Provide an overview on the war on Afghanistan, and why humanitarian groups had such a difficult time getting aid to the people of several Middle Eastern countries.
On August 8, 1998, the Islamic student movement in Afghanistan, known as the Taliban, took control of the last city in the country not under their control, Mazar-i-Sharif. With this last conquest of the country, the Taliban gained territorial control and moved to promote an aggressive Islamic traditionalism. With the emergence of the power of the Taliban in Afghanistan, many new international issues have arisen, specifically in regards to humanitarian affairs.
IA. Issue-Humanitarian Crisis in Afghanistan and its Importance
The case of how the international community should deal with the crisis is an important international issue for several reasons: whether or not aid can be safely delivered by the international community, what compromises must be made to allow aid to be delivered, and what measures will be taken if the governing force does not comply. Equally important is the question: On what terms should aid be delivered given the present state of the governing force? In effect, the Taliban has been toppled and the question of what type of government will be established is still to be decided. Therefore, the difficulty lies in the power of enforcement of the governing force in the implementation of the solution.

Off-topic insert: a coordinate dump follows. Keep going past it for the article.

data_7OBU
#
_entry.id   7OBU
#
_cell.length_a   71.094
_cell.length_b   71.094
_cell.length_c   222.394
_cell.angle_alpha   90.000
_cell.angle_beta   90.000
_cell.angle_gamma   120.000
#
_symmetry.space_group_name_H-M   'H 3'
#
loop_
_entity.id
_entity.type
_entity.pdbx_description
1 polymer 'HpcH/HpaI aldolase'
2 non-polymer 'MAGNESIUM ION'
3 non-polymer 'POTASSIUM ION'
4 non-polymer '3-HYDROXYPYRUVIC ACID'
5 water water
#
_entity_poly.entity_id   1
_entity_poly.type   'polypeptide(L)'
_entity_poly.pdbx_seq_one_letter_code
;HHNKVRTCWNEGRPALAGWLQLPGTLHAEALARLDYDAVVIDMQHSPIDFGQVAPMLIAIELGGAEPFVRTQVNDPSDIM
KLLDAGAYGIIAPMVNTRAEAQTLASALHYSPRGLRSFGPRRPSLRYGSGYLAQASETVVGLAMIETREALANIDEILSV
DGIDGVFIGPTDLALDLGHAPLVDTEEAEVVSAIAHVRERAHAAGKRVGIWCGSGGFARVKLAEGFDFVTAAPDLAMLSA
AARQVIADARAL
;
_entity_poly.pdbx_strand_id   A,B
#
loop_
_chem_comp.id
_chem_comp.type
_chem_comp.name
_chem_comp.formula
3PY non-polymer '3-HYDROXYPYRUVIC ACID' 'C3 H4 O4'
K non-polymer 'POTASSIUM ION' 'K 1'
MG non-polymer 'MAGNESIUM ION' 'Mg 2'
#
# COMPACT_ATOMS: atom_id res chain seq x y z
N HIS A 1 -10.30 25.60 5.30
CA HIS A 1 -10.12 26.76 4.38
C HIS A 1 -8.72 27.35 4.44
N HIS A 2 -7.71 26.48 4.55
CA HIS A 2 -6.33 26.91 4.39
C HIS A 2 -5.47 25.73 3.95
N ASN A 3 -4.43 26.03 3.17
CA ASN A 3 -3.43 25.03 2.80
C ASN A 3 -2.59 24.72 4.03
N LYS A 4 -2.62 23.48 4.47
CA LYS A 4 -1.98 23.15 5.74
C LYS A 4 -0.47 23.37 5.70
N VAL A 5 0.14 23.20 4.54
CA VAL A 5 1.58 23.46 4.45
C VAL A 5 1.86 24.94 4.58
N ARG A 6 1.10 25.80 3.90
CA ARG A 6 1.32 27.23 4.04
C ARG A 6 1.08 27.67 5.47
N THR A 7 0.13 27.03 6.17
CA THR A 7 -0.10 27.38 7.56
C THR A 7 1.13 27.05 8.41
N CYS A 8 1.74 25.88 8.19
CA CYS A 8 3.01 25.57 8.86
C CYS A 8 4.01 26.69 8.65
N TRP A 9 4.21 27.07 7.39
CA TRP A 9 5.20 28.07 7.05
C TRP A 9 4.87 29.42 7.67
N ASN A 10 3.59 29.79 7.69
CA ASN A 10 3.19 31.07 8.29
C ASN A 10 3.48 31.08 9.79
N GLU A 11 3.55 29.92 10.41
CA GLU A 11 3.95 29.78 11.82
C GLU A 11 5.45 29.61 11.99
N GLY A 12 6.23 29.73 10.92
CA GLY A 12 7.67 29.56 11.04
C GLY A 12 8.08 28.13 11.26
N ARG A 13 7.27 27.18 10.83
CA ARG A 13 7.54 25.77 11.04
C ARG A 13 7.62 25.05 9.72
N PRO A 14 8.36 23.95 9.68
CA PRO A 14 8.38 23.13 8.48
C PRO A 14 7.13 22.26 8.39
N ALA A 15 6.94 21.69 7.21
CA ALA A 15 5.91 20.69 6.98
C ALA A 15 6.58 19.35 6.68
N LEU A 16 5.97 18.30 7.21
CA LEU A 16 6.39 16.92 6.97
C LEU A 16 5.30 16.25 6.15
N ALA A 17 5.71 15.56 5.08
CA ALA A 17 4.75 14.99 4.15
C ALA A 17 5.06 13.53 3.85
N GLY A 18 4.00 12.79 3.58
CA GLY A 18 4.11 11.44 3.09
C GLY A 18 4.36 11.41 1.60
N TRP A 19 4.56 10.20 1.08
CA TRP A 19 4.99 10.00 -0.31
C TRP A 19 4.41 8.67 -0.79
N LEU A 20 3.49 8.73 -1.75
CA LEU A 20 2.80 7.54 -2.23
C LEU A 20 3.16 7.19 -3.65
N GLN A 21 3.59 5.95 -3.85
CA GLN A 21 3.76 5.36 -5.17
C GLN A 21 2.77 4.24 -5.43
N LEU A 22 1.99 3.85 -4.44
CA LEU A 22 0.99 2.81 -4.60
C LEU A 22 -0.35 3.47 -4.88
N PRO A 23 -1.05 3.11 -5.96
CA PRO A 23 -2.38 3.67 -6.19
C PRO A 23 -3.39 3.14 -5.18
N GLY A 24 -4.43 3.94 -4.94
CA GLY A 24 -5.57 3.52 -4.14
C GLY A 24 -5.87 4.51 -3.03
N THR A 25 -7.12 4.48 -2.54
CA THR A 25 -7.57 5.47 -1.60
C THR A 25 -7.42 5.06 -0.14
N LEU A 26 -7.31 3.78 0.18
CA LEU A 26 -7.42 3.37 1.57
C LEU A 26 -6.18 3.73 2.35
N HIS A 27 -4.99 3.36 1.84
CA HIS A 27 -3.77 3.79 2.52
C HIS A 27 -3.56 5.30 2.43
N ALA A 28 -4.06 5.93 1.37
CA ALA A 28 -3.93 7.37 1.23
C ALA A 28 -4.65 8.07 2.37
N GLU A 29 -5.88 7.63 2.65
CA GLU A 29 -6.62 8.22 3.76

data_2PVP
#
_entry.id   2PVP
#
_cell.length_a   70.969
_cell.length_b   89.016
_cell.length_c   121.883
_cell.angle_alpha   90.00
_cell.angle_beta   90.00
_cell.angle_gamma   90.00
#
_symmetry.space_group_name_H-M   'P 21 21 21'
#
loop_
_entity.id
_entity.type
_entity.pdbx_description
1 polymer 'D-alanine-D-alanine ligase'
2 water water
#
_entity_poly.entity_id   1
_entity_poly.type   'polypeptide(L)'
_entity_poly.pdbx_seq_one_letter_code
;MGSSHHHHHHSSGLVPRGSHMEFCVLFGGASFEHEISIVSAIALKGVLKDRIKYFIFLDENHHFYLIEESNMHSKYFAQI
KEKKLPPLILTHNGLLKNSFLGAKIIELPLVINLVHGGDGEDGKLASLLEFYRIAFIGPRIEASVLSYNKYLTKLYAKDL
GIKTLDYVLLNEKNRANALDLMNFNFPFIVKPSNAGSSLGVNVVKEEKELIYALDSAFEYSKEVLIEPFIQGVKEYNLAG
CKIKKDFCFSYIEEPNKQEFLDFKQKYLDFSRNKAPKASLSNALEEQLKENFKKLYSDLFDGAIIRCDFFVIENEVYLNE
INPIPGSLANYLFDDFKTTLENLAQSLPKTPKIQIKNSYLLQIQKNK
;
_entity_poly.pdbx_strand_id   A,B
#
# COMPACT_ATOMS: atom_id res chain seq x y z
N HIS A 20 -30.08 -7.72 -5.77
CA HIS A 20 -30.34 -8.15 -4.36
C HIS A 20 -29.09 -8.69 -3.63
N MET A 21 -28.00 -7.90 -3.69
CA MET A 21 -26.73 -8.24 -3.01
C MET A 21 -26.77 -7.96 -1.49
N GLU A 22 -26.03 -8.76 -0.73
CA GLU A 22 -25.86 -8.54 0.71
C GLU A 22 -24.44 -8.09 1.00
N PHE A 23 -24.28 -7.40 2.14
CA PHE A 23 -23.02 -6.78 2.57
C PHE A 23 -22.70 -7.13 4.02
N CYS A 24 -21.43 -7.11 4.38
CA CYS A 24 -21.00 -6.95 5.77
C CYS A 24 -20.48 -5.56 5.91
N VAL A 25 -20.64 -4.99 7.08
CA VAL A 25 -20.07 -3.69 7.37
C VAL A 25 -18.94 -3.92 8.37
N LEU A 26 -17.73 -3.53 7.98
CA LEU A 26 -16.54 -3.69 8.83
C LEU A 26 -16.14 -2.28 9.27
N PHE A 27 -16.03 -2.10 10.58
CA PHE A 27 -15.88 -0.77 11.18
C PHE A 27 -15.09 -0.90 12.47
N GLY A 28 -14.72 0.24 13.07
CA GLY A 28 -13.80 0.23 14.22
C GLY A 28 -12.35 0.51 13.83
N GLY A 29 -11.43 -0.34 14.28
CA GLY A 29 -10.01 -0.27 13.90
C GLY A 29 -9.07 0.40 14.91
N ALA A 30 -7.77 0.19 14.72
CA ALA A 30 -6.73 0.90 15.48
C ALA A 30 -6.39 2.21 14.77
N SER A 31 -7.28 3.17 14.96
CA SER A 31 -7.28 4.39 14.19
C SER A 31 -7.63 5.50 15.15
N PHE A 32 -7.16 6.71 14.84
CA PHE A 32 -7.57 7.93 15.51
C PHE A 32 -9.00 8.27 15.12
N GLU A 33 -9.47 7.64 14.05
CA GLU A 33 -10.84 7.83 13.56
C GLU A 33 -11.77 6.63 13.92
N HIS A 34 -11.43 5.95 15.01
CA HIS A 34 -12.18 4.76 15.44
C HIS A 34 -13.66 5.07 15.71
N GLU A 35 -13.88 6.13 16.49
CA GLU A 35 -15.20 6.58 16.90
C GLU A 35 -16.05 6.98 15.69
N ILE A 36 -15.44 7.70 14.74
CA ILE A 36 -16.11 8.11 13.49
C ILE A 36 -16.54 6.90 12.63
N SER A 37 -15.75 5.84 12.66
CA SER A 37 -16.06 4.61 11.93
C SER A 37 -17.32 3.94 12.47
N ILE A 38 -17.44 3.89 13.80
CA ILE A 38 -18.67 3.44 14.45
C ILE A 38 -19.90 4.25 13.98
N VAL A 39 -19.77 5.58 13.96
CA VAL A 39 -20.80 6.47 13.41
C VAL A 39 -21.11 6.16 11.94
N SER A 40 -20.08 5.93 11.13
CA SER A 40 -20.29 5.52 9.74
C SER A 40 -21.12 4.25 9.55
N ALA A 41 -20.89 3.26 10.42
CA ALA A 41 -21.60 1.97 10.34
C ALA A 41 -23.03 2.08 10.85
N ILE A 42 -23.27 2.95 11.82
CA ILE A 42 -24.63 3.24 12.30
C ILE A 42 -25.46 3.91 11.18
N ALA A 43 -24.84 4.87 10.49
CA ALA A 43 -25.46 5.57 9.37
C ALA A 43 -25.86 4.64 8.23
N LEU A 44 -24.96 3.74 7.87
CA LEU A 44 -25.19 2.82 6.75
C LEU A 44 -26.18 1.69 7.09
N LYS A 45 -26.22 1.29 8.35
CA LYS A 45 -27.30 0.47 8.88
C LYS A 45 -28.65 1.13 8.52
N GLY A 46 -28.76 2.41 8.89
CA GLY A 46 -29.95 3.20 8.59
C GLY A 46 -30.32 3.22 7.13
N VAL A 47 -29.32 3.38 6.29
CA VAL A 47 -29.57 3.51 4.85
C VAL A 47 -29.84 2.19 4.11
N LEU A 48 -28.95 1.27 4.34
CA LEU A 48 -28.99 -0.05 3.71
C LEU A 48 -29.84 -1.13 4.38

IB. Main Actors and Their Importance
The main actors in this case are the United States, the United Nations, Pakistan and the future governing force in Afghanistan.
IB1. The United States
It is necessary that the United States be an actor in this crisis since, although it was not the original cause of the crisis, its actions in Afghanistan have escalated the situation significantly. Through its mission to seek out Osama Bin Laden and therefore, topple the Taliban, it has caused many people to be displaced and in need of basic amenities such as health care and food provisions. Therefore, since the United States itself has been a contributing factor to the dilemma at hand, it is necessary that it be intrinsically linked to its solution.
IB2. The United Nations
The United Nations is a necessary force in the case of the humanitarian dilemma, primarily because of its function as an international institution. Through the resources of its member states, it has the power to collect efforts to help aid flow. In doing so, it can most effectively pool the resources in order to help implement the best allocation of resources and time and therefore deliver aid in the most efficient fashion. It is an important actor also because the United States contributes a great deal to it. The United States can use the United Nations as a means to achieve its goals and push its ideas and desired policies in order to more effectively implement them by gaining not only support, but also resources from member states.